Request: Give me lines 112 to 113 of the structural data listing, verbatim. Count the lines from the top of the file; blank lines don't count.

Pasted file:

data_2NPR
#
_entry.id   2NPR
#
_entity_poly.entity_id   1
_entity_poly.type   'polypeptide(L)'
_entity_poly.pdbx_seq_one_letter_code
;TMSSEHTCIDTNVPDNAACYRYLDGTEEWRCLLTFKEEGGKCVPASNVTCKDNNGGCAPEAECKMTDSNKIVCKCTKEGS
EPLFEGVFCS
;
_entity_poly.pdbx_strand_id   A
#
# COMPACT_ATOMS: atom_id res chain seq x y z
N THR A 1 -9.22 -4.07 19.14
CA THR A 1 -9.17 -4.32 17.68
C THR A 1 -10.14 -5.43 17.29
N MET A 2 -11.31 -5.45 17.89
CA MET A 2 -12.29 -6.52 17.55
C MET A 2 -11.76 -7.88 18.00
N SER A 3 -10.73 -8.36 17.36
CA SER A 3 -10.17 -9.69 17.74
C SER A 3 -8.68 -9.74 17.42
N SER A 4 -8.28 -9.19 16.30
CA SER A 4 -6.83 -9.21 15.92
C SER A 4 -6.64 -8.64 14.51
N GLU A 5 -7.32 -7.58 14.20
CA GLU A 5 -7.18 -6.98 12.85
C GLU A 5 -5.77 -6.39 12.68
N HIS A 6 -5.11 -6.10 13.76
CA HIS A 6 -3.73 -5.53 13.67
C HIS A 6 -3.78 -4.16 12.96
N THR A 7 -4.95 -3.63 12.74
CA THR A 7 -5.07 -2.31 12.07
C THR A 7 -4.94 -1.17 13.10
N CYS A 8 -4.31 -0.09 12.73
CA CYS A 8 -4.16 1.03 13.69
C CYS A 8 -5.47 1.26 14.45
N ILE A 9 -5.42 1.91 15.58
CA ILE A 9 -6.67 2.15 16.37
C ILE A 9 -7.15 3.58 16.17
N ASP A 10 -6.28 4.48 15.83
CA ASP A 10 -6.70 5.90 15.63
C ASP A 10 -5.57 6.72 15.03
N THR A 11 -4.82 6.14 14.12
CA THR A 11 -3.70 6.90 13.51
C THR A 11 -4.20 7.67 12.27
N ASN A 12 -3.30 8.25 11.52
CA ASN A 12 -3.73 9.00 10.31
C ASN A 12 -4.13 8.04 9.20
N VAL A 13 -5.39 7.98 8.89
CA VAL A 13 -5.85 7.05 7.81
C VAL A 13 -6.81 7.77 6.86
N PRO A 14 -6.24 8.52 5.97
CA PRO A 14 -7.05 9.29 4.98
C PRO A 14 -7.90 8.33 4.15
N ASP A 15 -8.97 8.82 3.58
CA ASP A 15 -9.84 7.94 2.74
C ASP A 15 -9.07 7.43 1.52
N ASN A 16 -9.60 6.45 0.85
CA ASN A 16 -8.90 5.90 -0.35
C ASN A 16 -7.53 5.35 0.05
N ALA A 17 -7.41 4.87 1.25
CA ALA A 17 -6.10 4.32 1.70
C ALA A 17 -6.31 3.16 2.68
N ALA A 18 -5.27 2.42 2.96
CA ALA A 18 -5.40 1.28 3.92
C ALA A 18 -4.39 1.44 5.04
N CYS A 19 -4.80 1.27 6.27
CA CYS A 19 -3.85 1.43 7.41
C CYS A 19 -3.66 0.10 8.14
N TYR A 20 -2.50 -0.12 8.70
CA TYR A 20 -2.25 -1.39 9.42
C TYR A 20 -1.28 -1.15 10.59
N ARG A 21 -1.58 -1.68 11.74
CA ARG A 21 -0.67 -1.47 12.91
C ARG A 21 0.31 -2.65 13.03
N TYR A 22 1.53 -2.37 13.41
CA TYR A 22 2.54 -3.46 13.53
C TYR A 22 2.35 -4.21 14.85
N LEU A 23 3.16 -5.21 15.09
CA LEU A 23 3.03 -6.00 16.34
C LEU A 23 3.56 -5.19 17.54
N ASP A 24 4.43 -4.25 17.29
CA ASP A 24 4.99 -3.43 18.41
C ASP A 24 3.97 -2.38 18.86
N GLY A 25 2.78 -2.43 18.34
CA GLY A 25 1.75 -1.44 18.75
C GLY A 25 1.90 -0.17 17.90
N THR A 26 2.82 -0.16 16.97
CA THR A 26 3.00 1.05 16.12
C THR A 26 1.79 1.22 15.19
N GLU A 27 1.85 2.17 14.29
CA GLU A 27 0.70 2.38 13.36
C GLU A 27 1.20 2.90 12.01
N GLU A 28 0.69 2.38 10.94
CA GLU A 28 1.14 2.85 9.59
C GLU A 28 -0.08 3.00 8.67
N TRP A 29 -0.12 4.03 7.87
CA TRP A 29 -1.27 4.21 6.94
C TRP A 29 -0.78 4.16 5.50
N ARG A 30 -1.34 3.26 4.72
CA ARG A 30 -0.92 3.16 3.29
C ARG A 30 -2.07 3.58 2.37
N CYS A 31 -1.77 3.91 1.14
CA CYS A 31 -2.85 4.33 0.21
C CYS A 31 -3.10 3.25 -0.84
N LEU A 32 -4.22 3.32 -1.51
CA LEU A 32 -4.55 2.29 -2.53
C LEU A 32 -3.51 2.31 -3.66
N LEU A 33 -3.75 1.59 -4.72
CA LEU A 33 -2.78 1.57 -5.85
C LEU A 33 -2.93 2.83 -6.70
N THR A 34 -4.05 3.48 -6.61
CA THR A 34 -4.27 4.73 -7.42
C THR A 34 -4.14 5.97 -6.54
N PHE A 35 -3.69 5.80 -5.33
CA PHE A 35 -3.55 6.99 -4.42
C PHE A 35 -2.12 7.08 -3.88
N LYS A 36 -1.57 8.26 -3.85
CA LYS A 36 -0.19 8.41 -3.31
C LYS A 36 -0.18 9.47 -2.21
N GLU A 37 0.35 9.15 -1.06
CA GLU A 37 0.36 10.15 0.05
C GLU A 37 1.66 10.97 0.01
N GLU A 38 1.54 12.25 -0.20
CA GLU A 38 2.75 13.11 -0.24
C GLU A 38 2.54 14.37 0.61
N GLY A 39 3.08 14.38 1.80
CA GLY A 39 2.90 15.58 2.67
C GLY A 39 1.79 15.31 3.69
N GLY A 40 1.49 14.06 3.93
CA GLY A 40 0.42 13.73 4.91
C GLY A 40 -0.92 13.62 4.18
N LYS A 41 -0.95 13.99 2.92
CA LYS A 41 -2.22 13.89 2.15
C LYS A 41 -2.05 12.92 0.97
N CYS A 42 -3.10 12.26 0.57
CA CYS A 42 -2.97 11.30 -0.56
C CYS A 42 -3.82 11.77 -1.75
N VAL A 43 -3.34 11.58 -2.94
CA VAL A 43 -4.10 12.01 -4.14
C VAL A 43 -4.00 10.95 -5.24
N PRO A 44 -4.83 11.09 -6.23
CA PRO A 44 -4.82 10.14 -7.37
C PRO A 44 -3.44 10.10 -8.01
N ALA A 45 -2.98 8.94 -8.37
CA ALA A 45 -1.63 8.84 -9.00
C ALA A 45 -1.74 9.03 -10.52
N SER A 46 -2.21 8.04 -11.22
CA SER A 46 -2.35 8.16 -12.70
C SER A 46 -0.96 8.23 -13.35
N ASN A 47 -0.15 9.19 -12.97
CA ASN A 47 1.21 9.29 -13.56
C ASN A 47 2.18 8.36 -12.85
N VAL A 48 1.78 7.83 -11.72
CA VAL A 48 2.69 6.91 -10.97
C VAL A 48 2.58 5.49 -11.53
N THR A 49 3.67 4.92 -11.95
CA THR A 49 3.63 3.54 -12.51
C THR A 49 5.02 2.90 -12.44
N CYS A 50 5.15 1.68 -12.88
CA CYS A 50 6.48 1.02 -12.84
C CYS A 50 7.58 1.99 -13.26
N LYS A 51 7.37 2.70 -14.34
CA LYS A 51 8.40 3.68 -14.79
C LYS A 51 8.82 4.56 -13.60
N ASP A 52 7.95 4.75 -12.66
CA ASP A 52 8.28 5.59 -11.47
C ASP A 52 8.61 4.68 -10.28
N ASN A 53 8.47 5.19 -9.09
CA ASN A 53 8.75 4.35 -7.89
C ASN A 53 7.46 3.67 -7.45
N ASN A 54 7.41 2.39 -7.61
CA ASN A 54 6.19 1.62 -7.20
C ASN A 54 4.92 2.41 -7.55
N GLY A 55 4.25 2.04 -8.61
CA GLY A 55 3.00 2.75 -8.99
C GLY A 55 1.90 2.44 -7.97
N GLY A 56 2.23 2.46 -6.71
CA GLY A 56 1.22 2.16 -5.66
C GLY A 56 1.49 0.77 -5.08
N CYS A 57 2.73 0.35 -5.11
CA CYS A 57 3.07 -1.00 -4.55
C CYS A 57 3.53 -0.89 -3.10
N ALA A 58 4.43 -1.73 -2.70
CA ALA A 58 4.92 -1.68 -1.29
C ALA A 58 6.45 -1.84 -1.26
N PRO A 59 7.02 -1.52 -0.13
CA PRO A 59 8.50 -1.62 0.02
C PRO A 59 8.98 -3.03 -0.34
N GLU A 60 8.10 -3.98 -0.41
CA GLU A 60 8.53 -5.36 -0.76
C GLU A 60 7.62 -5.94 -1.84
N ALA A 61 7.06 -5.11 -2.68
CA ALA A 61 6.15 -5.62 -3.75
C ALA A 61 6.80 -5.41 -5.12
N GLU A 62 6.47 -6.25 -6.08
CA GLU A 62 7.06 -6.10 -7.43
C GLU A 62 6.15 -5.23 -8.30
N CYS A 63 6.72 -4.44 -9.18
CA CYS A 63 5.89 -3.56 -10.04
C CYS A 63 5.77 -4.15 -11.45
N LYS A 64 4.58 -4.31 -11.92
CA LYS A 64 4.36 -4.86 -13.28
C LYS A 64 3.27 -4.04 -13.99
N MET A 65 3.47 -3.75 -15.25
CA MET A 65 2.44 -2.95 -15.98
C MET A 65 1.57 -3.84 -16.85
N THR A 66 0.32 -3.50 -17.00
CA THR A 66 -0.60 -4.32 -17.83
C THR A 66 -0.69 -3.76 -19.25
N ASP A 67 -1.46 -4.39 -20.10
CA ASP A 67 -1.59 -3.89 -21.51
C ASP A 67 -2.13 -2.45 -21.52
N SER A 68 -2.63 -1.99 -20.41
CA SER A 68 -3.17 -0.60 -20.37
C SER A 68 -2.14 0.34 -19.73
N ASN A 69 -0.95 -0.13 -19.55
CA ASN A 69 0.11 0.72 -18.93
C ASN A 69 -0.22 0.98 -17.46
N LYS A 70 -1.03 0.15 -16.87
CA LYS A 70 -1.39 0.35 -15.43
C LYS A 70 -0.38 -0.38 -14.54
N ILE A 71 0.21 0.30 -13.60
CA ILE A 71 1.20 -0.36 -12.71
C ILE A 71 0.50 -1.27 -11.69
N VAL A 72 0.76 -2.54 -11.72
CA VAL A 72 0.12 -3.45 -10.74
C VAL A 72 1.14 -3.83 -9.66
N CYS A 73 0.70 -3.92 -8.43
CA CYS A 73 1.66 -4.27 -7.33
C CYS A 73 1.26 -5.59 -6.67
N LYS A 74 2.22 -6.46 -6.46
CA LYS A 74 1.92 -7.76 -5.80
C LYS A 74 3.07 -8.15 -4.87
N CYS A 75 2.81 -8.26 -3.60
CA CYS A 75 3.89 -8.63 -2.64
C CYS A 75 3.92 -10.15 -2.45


C LEU A 33 -2.93 2.83 -6.70
N THR A 34 -4.05 3.48 -6.61